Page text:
hone in on the new product opportunity and a strategy that 1) was in line with Apollo and Montreaux’s
strategy for health and wellness, 2) demonstrated strong consumer viability, and 3) would deliver the
financial potential that was strong enough to meet the goals of the team. The team would be able to
trace the progression of the initiative from idea to concept, to product and the BASES team would
consult throughout the dark chocolate development and help Montreaux track against projections into
year-one and beyond.
BASES Idea Screening Test
The first study Montreaux commissioned was a BASES Idea Screening test. BASES offers a low-cost
way to quickly prioritize which new product ideas merit further development. This insight is based on
performance on four of the factors that underpin the foundational strengths of an initiative and could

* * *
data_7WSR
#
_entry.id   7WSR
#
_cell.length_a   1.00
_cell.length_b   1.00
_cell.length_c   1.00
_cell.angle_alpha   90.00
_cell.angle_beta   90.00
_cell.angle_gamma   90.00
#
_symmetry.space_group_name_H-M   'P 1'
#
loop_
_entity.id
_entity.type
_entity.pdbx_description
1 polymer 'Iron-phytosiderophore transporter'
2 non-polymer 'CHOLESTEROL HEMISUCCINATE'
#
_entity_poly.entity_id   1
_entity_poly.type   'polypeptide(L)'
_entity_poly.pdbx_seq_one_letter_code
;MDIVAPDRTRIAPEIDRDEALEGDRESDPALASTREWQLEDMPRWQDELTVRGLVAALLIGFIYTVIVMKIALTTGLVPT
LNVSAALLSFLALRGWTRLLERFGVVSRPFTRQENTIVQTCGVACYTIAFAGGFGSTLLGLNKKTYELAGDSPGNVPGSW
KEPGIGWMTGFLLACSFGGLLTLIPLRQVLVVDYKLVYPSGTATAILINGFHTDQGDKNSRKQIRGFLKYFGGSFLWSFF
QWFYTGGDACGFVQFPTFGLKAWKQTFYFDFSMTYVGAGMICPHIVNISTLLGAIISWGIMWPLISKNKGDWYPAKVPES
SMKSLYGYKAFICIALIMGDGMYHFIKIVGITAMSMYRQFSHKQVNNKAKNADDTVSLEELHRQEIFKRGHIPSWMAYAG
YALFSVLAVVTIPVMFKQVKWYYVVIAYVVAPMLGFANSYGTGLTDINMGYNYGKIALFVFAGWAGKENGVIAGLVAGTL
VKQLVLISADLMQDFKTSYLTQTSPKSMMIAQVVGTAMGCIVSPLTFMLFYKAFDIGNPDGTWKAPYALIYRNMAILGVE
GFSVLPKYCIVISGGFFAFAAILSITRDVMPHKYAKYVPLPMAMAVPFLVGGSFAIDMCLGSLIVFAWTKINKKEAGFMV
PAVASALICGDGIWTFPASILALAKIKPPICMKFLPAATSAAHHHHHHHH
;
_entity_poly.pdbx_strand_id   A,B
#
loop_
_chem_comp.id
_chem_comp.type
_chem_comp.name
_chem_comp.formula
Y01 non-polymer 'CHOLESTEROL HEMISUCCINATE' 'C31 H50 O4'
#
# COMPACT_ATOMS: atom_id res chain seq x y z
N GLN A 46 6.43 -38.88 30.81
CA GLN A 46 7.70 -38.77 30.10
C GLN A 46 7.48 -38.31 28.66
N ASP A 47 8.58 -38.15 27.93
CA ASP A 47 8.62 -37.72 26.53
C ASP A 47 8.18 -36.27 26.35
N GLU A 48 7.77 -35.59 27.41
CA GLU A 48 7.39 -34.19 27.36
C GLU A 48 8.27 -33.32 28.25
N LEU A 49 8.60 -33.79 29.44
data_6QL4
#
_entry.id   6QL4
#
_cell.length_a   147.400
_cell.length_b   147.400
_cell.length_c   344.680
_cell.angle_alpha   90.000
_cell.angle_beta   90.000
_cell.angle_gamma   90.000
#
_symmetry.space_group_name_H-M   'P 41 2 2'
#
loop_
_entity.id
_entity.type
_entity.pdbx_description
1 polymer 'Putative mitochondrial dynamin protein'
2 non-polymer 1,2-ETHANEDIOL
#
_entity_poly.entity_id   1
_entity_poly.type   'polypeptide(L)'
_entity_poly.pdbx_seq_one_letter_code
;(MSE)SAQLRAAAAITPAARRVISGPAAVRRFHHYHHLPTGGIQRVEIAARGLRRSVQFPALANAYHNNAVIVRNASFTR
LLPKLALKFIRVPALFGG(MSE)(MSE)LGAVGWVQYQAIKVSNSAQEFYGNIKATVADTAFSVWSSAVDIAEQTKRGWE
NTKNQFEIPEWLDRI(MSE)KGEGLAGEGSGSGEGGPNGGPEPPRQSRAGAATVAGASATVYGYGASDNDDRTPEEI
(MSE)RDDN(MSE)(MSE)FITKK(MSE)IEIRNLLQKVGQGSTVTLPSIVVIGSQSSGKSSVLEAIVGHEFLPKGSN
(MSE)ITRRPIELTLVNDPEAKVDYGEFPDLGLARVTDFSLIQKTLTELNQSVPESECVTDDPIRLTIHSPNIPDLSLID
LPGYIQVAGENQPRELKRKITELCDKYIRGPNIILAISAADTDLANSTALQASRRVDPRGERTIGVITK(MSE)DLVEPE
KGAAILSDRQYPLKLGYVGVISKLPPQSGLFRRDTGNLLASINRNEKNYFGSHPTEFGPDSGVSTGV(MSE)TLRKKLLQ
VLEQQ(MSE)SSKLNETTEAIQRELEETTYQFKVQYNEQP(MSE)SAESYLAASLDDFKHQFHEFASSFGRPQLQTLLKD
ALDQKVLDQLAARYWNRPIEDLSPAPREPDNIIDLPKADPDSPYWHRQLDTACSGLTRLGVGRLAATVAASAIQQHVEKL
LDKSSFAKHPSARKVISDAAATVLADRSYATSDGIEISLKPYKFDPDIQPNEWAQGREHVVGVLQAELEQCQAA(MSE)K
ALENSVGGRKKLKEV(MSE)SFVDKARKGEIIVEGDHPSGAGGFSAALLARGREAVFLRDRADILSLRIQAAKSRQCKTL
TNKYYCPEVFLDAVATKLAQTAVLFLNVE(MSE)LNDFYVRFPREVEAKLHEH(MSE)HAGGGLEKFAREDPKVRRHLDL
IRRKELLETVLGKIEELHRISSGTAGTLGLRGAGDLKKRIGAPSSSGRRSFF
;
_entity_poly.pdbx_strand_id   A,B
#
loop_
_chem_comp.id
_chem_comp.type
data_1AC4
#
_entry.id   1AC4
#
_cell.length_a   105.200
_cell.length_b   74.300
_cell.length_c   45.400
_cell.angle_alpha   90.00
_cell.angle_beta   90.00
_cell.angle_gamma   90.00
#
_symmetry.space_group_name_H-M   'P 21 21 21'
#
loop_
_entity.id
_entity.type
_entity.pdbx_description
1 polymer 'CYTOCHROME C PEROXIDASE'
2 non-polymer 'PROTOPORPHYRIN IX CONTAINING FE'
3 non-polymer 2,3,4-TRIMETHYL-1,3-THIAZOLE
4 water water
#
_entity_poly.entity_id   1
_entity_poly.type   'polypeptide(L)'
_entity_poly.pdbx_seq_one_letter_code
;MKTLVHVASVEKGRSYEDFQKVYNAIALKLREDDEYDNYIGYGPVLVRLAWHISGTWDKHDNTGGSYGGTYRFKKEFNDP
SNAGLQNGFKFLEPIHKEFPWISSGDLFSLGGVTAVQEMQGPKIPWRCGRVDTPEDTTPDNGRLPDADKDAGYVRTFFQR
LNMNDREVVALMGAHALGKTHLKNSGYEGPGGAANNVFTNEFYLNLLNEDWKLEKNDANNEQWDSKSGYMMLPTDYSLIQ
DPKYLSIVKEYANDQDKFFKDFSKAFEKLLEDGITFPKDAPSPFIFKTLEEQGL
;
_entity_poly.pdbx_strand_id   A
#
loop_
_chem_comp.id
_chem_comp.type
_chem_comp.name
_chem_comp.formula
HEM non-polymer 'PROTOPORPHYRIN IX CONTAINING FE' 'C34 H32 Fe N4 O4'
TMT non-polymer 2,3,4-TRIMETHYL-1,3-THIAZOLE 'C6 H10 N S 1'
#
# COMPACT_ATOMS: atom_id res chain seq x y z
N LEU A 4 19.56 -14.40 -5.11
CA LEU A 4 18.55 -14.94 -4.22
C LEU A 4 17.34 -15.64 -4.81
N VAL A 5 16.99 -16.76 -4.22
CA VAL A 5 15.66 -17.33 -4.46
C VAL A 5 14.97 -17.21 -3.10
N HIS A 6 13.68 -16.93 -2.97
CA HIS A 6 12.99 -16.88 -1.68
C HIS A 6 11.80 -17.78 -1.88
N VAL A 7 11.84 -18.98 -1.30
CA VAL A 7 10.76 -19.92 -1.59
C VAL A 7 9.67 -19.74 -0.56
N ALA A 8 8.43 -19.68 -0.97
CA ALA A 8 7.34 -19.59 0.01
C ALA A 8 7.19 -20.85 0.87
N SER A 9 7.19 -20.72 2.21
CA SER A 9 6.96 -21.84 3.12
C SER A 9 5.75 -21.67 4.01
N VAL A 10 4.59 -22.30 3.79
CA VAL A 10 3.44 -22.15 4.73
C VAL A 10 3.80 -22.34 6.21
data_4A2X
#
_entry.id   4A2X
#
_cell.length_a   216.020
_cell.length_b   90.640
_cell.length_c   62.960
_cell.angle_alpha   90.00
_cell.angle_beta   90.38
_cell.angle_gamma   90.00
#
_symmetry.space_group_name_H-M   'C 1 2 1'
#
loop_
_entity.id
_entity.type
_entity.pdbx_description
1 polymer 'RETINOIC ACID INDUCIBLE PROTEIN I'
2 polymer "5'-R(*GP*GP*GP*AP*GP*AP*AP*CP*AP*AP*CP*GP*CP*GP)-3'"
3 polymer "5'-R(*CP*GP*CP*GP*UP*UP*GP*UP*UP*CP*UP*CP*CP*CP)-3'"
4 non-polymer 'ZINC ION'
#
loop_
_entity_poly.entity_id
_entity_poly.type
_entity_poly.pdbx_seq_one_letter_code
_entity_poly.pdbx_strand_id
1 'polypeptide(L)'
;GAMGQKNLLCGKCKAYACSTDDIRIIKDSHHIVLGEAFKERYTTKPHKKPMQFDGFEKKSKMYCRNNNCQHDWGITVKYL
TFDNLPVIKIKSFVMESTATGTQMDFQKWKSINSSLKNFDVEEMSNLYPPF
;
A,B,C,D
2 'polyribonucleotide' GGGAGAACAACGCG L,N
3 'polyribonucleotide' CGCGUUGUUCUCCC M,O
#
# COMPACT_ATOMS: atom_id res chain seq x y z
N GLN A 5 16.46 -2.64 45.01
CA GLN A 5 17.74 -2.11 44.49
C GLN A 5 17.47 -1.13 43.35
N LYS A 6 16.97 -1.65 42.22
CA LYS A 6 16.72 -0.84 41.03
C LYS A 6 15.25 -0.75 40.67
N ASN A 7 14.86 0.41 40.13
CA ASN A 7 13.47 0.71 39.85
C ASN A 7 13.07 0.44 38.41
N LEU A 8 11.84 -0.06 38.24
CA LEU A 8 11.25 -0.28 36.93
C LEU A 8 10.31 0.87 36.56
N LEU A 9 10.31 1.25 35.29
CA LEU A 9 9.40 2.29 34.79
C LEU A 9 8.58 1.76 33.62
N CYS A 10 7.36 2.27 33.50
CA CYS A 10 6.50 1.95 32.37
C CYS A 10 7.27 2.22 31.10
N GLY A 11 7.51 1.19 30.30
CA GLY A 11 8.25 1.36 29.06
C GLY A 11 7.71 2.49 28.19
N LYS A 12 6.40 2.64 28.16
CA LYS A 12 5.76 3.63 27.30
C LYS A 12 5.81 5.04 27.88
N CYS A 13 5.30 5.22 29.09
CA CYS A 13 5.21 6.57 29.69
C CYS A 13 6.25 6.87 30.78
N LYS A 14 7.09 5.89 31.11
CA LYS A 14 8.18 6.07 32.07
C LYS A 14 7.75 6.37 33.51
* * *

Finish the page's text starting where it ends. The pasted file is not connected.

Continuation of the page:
reasonably be evaluated at the early phase of testing: Distinct Proposition, Attention Catching,
Need/Desire, and Advantage (see Exhibit 2). From this screening Montreaux was able to narrow down
the initial 45 ideas to the 12 ideas that possess the strongest potential and should be accelerated for
concept development, many of which incorporated dark chocolate with fruit.
BASES Snapshot Concept Test
Montreaux understood the need to further prioritize the concept lines based on preliminary
volumetric indicators as well as the feasibility of improving areas of optimization. Thus, the winning
ideas moved to a BASES Snapshot concept test to identify early optimization opportunities and rough